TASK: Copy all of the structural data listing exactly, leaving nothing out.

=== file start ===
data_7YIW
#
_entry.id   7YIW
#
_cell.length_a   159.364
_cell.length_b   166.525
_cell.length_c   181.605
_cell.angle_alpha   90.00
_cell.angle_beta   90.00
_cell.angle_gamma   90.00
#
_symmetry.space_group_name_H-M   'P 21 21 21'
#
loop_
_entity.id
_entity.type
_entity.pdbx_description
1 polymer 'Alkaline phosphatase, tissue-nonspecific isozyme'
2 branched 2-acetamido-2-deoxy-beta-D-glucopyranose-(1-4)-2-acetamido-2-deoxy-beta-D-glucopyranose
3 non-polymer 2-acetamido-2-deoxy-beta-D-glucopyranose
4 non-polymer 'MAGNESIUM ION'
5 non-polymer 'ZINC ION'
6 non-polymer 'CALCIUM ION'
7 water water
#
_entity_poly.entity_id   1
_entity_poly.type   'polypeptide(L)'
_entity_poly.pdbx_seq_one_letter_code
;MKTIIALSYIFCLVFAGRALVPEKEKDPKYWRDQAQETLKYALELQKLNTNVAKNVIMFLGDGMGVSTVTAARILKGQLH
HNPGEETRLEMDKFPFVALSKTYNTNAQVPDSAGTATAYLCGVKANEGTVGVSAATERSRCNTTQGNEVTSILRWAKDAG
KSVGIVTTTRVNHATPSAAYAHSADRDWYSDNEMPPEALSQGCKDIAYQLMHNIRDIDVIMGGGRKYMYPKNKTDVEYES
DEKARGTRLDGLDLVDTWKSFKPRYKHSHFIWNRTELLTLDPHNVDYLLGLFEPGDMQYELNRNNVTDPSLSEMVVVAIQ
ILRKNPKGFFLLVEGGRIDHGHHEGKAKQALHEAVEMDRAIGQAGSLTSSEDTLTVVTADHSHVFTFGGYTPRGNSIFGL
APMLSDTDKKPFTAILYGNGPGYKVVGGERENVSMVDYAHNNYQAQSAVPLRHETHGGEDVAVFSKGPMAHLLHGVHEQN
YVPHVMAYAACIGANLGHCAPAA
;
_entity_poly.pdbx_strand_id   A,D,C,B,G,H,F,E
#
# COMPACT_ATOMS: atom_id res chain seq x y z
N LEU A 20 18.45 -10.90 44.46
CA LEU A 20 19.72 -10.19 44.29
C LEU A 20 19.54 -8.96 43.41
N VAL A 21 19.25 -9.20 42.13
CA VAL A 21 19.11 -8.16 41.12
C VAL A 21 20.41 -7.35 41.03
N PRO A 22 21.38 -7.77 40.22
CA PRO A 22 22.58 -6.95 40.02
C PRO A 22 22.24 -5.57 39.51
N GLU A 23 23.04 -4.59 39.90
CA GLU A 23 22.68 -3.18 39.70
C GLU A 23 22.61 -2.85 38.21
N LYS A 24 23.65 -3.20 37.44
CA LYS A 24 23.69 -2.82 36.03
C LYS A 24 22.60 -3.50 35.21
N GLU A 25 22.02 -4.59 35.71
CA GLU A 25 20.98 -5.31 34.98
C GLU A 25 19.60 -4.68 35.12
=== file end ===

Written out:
data_7YIW
#
_entry.id   7YIW
#
_cell.length_a   159.364
_cell.length_b   166.525
_cell.length_c   181.605
_cell.angle_alpha   90.00
_cell.angle_beta   90.00
_cell.angle_gamma   90.00
#
_symmetry.space_group_name_H-M   'P 21 21 21'
#
loop_
_entity.id
_entity.type
_entity.pdbx_description
1 polymer 'Alkaline phosphatase, tissue-nonspecific isozyme'
2 branched 2-acetamido-2-deoxy-beta-D-glucopyranose-(1-4)-2-acetamido-2-deoxy-beta-D-glucopyranose
3 non-polymer 2-acetamido-2-deoxy-beta-D-glucopyranose
4 non-polymer 'MAGNESIUM ION'
5 non-polymer 'ZINC ION'
6 non-polymer 'CALCIUM ION'
7 water water
#
_entity_poly.entity_id   1
_entity_poly.type   'polypeptide(L)'
_entity_poly.pdbx_seq_one_letter_code
;MKTIIALSYIFCLVFAGRALVPEKEKDPKYWRDQAQETLKYALELQKLNTNVAKNVIMFLGDGMGVSTVTAARILKGQLH
HNPGEETRLEMDKFPFVALSKTYNTNAQVPDSAGTATAYLCGVKANEGTVGVSAATERSRCNTTQGNEVTSILRWAKDAG
KSVGIVTTTRVNHATPSAAYAHSADRDWYSDNEMPPEALSQGCKDIAYQLMHNIRDIDVIMGGGRKYMYPKNKTDVEYES
DEKARGTRLDGLDLVDTWKSFKPRYKHSHFIWNRTELLTLDPHNVDYLLGLFEPGDMQYELNRNNVTDPSLSEMVVVAIQ
ILRKNPKGFFLLVEGGRIDHGHHEGKAKQALHEAVEMDRAIGQAGSLTSSEDTLTVVTADHSHVFTFGGYTPRGNSIFGL
APMLSDTDKKPFTAILYGNGPGYKVVGGERENVSMVDYAHNNYQAQSAVPLRHETHGGEDVAVFSKGPMAHLLHGVHEQN
YVPHVMAYAACIGANLGHCAPAA
;
_entity_poly.pdbx_strand_id   A,D,C,B,G,H,F,E
#
# COMPACT_ATOMS: atom_id res chain seq x y z
N LEU A 20 18.45 -10.90 44.46
CA LEU A 20 19.72 -10.19 44.29
C LEU A 20 19.54 -8.96 43.41
N VAL A 21 19.25 -9.20 42.13
CA VAL A 21 19.11 -8.16 41.12
C VAL A 21 20.41 -7.35 41.03
N PRO A 22 21.38 -7.77 40.22
CA PRO A 22 22.58 -6.95 40.02
C PRO A 22 22.24 -5.57 39.51
N GLU A 23 23.04 -4.59 39.90
CA GLU A 23 22.68 -3.18 39.70
C GLU A 23 22.61 -2.85 38.21
N LYS A 24 23.65 -3.20 37.44
CA LYS A 24 23.69 -2.82 36.03
C LYS A 24 22.60 -3.50 35.21
N GLU A 25 22.02 -4.59 35.71
CA GLU A 25 20.98 -5.31 34.98
C GLU A 25 19.60 -4.68 35.12